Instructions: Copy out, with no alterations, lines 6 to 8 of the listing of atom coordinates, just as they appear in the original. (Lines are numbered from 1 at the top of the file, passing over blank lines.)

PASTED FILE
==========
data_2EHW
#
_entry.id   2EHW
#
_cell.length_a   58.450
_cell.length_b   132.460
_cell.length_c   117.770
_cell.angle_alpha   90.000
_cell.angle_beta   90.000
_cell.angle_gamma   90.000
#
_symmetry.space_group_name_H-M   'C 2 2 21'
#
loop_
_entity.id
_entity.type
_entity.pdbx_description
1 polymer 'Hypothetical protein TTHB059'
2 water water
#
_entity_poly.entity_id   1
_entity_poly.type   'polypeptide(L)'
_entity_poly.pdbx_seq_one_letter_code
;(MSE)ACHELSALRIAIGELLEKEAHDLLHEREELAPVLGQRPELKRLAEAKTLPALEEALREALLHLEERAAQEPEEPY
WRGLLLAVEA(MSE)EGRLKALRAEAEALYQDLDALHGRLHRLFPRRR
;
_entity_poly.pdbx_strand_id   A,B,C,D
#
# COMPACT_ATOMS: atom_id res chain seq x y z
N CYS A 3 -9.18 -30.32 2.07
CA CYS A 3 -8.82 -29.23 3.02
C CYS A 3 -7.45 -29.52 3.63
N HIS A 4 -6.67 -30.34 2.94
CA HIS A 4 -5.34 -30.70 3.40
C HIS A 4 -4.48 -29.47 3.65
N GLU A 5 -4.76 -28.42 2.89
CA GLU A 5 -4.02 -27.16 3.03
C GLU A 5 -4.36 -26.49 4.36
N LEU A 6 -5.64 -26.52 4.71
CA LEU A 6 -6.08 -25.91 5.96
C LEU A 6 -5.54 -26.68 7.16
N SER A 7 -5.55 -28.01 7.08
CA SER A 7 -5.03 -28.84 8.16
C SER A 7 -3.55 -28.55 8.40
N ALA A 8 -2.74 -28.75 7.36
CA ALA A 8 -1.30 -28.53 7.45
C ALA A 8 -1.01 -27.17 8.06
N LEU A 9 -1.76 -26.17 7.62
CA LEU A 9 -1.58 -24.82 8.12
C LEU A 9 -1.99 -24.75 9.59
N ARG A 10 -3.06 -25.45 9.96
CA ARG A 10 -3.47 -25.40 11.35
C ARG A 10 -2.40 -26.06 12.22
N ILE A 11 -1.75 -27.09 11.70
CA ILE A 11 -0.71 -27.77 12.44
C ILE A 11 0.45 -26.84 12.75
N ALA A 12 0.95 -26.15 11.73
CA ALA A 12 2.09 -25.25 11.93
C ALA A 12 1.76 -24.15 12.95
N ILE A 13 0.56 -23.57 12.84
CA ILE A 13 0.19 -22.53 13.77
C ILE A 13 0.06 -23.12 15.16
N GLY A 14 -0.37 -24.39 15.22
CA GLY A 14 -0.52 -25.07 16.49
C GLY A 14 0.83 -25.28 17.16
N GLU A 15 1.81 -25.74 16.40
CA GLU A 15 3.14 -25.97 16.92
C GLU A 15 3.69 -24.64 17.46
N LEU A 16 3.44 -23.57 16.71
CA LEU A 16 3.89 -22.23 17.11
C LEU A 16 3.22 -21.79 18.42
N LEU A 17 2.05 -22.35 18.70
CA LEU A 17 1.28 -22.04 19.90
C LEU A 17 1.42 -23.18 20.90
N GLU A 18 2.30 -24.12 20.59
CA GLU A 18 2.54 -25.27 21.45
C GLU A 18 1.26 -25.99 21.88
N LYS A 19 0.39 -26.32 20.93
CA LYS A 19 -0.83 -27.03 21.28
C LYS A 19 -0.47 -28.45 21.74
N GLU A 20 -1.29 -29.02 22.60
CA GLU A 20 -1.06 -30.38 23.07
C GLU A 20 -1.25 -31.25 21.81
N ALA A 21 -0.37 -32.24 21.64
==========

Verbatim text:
_cell.length_b   132.460
_cell.length_c   117.770
_cell.angle_alpha   90.000